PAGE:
How to differentiate between proper science and quasi-science?
How to establish the credibility of the content of a archaeological scientific blog? „ Give me a couple of facts, and I'll construct you a truth.“
<ul><li>- Using other reliable sources </li></ul><ul><li>- Logical analysis, often of multiple possibilities, including evaluation of probability of truth; </li></ul><ul><li>- Presenting arguments from all conflicting sides of the debate on teh given subject, etc. </li></ul><ul><li>The scientist's own opinion/conclusion, refraining from claims of absolute certitude </li></ul>Content
<ul><li>- Impersonal style: most scientists refrain from subjective references: there would be rarely any 'I' in the text. The style would approximate objectiveness. </li></ul><ul><li>- Proper referencing of used sources (name of the author, the publication, year of publishing, publishing house, etc.) </li></ul><ul><li>- Hyperlinks in e-texts leading to referenced data sources. </li></ul><ul><li>- Bibliography </li></ul><ul><li>- Clear non-ambiguous meaning of sentences. </li></ul><ul><li>Good spelling, absence of colloquialisms. Professional jargon accurately used. </li></ul>Style and format:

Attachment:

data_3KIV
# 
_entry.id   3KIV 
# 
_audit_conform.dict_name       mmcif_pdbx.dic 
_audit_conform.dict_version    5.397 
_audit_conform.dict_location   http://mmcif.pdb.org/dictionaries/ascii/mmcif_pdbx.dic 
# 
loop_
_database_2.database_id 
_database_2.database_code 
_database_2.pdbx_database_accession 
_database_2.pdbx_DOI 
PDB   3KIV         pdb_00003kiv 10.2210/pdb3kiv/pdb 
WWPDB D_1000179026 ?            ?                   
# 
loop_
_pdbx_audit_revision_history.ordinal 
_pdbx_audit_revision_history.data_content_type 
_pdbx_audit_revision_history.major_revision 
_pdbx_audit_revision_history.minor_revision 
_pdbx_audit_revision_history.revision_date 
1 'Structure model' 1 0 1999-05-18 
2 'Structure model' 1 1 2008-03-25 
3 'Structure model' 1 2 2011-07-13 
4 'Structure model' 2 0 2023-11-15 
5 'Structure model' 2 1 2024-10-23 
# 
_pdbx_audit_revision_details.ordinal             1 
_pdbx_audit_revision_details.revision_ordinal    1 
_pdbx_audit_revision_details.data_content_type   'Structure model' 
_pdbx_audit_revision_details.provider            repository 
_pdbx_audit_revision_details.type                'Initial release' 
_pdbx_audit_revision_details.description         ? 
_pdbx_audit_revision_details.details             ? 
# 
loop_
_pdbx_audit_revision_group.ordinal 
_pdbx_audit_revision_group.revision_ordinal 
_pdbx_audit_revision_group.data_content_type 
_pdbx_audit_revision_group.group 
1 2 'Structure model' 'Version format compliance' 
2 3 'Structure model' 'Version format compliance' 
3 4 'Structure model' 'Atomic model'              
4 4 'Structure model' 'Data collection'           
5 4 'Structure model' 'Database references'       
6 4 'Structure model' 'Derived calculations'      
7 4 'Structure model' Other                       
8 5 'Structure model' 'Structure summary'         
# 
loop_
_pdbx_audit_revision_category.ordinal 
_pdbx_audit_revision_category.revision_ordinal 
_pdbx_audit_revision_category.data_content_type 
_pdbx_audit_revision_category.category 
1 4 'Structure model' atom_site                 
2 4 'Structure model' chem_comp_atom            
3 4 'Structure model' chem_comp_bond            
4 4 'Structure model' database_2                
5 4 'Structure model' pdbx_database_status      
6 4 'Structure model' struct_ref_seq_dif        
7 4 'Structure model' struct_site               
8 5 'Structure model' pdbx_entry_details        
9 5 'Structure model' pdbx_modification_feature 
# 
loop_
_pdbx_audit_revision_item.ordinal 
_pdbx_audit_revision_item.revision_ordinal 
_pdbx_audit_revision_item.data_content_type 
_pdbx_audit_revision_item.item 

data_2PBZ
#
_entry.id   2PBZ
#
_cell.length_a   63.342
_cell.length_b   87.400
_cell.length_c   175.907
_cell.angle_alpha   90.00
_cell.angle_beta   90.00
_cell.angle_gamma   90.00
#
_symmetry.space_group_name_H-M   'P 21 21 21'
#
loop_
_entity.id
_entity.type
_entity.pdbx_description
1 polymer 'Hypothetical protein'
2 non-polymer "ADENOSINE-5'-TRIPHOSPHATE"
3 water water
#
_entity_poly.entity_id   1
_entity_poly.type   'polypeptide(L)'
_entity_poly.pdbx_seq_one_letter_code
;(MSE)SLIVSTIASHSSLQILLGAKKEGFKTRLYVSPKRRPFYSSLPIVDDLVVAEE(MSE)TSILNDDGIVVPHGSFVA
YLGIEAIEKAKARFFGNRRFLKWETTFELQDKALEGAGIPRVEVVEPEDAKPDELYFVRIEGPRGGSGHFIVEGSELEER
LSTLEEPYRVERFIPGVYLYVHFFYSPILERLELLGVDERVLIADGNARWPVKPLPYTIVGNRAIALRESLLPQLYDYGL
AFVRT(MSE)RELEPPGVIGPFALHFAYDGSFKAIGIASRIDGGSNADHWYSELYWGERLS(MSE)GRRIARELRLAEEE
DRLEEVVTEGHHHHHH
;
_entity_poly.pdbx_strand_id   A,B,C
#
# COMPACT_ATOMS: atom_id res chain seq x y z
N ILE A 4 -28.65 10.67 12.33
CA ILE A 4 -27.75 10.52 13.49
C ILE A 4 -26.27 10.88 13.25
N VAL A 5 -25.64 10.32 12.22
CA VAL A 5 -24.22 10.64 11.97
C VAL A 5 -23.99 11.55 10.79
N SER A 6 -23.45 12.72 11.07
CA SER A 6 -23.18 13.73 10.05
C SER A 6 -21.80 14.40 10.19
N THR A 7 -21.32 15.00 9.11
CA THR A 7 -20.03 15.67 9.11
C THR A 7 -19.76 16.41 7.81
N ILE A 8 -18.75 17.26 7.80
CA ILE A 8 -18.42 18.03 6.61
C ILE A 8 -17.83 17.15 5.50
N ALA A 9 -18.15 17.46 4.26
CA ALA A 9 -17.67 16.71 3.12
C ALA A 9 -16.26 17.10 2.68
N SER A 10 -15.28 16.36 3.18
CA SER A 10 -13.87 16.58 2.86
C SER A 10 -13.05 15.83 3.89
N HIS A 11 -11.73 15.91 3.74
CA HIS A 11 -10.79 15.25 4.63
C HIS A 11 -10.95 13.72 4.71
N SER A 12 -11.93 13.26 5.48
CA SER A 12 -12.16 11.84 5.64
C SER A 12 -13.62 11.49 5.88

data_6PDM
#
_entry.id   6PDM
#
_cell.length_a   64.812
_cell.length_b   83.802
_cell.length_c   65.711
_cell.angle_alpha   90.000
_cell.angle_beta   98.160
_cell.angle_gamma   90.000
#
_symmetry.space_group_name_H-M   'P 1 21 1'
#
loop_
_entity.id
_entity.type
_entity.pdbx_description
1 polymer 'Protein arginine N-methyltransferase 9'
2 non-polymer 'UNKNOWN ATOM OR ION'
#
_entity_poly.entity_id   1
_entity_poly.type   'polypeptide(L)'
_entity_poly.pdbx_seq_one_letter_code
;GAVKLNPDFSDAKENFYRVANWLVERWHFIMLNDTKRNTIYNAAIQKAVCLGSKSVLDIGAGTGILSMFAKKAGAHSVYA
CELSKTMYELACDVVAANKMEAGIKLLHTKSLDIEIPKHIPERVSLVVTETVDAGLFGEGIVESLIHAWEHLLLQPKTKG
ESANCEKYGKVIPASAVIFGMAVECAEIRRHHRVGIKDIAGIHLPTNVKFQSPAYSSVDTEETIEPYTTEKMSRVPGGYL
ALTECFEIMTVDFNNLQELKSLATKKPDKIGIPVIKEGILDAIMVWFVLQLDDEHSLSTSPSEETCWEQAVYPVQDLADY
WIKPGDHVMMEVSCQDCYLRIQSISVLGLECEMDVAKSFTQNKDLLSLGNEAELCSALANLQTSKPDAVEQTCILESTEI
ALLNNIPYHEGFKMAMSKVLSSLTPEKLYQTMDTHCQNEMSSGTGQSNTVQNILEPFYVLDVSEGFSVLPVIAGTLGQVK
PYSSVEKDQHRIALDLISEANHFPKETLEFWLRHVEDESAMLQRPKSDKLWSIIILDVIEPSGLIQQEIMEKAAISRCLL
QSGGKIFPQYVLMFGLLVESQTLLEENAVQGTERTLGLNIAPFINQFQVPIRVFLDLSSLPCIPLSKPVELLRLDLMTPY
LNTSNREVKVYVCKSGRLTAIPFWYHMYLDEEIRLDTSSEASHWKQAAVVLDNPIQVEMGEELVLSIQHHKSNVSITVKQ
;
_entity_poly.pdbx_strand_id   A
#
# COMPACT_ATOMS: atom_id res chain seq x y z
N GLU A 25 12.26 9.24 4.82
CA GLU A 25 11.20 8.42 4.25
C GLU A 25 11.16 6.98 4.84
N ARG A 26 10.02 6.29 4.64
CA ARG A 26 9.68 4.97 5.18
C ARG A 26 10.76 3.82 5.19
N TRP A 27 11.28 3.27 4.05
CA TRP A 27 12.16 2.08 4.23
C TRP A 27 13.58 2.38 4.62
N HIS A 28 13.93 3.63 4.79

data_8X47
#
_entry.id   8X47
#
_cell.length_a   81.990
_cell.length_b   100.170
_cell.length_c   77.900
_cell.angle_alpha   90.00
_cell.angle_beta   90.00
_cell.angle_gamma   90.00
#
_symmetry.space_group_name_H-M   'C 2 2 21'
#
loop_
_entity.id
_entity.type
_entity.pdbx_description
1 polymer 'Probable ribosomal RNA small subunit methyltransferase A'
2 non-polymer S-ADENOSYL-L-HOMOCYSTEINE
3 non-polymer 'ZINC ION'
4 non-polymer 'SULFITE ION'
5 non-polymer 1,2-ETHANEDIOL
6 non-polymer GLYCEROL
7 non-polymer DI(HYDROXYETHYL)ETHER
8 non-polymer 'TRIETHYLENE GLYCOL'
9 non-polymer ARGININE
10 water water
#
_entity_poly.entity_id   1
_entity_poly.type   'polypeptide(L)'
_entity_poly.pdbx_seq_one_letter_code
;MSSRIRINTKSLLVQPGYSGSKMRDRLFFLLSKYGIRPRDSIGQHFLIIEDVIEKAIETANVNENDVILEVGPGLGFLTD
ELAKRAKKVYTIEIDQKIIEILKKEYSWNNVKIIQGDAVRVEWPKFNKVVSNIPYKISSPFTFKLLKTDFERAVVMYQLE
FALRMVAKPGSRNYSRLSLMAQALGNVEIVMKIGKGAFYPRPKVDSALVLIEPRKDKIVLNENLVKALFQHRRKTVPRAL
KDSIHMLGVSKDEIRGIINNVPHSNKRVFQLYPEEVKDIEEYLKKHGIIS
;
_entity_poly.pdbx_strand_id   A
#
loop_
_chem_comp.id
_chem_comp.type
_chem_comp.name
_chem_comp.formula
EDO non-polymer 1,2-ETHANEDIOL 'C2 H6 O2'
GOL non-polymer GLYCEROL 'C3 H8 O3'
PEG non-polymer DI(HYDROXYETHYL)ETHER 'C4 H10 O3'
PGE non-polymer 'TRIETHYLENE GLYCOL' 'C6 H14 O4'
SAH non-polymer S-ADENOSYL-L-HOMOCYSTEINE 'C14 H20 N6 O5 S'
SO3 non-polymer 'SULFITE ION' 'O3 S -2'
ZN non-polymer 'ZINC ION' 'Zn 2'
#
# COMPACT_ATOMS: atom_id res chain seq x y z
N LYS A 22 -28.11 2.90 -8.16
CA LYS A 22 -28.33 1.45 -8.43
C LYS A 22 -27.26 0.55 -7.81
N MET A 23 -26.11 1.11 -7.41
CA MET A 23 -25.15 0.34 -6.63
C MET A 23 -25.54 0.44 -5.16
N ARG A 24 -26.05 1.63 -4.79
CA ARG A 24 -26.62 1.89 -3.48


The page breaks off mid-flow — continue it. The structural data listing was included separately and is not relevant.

Blogging science: create open access source for knowledge
Typical differences between printed archaeological journals and archeo web blogs Printed archaeological journals Acheo websites and blogs Printed Electronic (Limited) (access in any time) Subscription on line Free Rigid discussions Flexible Static information Dynamic Updated
Active sharing Blogger exchange Reader Personal perspective Ideas Analyses Opinions Experience Commentary Conclusion dynamic scientific debate Internet community interactivity shapes the knowledge into science Dynamic interface of blog allows:
Colleen Morgan, Anthropology Department, University of California, Berkeley Archaeologists have been rapidly integrating new media technologies into their interpretive schemes through a variety of methods. Virtual worlds, social networking websites, blogs, wikis, and digital photo mash-ups are becoming legitimate alternate ways to present archaeological information. Lower entry points for remixing photography, film, and databases into multimodal presentations increase the potential for archaeologists to use these media to tell their own stories. This, combined with a growing ubiquity of online media platforms, allows us to reach out to new publics by integrating archaeology into a greater social sphere.
Where lies the base of knowledge on Internet Conclusion: